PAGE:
William Rosen. Justinian’s Flea: Plague, Empire and The Birth of Europe. 2006. London: Pimlico, 2008.

This is a truly fascinating book, which attempts to plot the progress of the Byzantine emperor Justinian's Mediterranean campaigns alongside the parallel conquests of the Bubonic plague bacillus.

That might sound a little gimmicky, but the author's decision to try to compare epidemiology with social and military history results in a intriguing mixture of the familiar and the arcane which is guaranteed to inform virtually any reader, no matter how specialised he or she may be.

The accounts of the plague itself are horrific beyond measure, and give considerable backing to the author's contention that it may have been vitally instrumental both in the spread of Islam and the subsequent growth of the nation states of Europe.







Randy Shilts: And the Band Played On (1987)
Randy Shilts. And the Band Played On: Politics, People and the AIDS Epidemic. 1987. Harmondsworth: Penguin, 1988.

If you've seen the film, you know the story - how the inertia of governments, societal prejudice against homosexual lifestyles, and jealousy among scientists combined to delay any concerted response against the AIDS virus until it was far too late to prevent its spread.

It's very much worth reading the book, though, even if you think you know what happened. It's too early to say as yet, but there are some indications - as in the article here - that some of the same processes may be playing a part this time round, again.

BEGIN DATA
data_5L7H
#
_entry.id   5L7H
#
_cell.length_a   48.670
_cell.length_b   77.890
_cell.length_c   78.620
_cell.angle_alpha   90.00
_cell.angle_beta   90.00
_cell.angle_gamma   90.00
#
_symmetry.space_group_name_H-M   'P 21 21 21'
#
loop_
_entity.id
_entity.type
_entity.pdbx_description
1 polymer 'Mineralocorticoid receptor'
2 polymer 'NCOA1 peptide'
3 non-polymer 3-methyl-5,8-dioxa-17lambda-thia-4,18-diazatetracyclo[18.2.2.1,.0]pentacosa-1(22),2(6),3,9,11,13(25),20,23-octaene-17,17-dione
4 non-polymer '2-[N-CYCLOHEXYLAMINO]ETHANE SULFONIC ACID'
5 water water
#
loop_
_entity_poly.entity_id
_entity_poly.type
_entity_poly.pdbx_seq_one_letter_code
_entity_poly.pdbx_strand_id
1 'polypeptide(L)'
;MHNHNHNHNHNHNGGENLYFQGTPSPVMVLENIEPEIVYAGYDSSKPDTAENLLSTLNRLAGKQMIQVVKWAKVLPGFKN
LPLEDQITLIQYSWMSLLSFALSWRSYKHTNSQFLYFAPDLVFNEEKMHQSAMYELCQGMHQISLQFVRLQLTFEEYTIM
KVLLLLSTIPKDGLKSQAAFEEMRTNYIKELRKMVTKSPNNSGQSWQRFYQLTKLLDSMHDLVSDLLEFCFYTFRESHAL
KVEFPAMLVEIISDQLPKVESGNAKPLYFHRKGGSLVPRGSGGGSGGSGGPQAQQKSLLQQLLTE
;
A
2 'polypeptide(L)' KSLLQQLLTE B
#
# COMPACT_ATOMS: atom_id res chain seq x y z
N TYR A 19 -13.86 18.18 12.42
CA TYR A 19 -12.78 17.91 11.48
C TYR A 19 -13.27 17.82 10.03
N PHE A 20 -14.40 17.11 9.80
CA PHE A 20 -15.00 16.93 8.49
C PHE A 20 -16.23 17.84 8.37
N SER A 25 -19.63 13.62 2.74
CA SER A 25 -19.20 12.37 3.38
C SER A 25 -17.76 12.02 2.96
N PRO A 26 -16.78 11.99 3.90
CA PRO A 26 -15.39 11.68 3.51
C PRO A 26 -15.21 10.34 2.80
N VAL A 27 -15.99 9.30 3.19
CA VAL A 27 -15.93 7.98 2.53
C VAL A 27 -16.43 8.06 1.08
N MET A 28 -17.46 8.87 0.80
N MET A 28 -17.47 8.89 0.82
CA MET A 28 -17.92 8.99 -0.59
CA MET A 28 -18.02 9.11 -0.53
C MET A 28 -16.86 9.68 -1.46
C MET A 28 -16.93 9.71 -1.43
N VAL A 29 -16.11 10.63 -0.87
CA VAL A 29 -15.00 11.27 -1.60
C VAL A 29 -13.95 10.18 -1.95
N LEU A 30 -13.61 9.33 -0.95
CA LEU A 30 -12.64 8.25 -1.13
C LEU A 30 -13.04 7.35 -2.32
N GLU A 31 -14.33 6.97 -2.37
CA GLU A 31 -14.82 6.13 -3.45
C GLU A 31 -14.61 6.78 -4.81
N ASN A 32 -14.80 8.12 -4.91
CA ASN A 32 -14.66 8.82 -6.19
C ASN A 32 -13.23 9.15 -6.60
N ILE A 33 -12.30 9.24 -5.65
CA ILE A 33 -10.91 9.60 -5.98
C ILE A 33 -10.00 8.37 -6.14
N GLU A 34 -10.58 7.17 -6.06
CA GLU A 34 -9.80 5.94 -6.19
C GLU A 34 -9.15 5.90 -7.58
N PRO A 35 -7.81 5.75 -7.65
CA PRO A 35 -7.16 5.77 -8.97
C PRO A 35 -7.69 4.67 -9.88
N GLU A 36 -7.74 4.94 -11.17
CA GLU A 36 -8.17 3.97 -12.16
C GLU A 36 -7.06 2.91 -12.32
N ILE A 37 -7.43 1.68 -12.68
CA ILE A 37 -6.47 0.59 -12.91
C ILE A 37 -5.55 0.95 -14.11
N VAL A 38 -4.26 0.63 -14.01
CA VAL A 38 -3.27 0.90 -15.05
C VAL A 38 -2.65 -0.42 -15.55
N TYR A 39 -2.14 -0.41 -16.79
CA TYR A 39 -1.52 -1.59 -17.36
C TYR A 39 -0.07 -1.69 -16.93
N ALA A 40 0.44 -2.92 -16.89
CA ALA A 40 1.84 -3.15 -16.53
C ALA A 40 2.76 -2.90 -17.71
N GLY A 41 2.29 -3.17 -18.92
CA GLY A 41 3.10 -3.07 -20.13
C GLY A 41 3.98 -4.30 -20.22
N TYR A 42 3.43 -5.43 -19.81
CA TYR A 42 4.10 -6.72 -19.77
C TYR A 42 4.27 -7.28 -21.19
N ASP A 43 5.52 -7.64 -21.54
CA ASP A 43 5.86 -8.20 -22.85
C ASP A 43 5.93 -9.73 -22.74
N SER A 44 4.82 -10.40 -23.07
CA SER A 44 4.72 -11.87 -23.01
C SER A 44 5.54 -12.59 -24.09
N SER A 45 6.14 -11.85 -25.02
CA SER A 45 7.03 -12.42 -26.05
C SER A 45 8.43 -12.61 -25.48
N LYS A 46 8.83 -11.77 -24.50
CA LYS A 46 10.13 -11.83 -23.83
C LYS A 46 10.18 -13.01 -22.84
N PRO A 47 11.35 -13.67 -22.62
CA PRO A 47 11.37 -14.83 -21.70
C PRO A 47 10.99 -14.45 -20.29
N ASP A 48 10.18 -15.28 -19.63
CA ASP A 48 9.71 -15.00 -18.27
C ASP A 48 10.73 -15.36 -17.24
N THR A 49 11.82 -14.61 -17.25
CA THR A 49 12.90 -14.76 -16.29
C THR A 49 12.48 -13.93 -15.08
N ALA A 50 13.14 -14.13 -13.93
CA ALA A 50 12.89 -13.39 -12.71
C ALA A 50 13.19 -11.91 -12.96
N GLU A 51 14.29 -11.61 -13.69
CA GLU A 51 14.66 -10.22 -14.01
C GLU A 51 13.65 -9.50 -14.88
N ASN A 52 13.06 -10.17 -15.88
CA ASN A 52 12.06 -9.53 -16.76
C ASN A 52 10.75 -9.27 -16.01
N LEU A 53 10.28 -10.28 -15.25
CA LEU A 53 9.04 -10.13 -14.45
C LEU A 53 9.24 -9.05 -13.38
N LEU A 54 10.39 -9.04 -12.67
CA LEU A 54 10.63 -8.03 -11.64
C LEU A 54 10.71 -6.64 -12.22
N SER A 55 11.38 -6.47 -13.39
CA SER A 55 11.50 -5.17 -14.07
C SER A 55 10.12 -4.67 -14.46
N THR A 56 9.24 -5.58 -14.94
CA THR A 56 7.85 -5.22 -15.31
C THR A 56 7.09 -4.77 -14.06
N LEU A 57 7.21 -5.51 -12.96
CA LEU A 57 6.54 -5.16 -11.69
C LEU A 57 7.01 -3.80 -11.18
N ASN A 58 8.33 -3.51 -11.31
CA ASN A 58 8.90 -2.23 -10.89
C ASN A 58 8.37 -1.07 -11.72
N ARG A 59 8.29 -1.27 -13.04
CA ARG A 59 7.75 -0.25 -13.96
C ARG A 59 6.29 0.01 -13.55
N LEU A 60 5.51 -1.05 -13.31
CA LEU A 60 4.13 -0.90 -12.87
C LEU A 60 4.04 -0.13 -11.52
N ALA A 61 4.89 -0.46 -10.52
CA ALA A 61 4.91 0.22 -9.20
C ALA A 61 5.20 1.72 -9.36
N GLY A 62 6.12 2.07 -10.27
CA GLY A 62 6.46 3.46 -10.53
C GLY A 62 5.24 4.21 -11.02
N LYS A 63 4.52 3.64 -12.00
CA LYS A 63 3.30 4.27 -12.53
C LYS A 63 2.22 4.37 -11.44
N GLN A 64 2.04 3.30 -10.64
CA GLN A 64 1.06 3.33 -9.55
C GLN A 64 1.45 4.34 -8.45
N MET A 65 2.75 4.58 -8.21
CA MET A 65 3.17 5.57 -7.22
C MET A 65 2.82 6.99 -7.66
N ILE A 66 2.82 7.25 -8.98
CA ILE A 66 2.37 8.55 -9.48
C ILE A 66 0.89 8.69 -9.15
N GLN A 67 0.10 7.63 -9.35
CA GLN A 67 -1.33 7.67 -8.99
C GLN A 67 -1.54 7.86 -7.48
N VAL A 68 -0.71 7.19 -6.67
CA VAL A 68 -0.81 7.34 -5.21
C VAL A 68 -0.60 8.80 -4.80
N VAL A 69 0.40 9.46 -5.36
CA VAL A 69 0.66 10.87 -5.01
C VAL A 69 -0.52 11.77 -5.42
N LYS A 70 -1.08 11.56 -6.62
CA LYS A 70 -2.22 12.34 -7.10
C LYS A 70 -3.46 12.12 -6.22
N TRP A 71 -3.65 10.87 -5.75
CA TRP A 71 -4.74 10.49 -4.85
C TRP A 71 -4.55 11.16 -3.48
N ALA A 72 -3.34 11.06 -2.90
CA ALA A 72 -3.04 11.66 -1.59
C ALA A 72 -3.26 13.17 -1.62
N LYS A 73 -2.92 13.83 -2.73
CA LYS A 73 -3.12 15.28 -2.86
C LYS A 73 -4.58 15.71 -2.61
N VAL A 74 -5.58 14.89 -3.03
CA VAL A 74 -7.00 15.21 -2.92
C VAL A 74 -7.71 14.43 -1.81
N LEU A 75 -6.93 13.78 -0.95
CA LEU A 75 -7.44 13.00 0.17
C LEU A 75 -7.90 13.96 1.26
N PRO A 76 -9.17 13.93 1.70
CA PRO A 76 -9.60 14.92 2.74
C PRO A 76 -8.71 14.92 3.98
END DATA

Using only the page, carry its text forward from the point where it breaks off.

Roger Spottiswoode, dir.: And the Band Played On (1993)






Robert B. Strassler, ed.: The Landmark Thucydides (1996)
Robert B. Strassler, ed. The Landmark Thucydides: A Comprehensive Guide to The Peloponnesian War. Trans. Richard Crawley. 1874. Introduction by Victor Davis Hanson. 1996. Free Press. New York: Simon & Schuster, Inc., 2008.

Thucydides' account, in Book II of his grim history of the follies and hubris of Athens in its twenty-year war with Sparta, of the plague that afflicted his native city in the second year of the conflict, remains an indispensable source on the effects of such outbreaks in the pre-scientific era.

Thucydides employs his customary understatement when chronicling the effects of the illness, which unfortunately means that he failed to provide enough detail for a final identification of the pathogen to be confirmed.

It was generally regarded, until recently, to have been the earliest recorded outbreak of bubonic plague, but more recent suggestions include typhus, smallpox, measles, and toxic shock syndrome.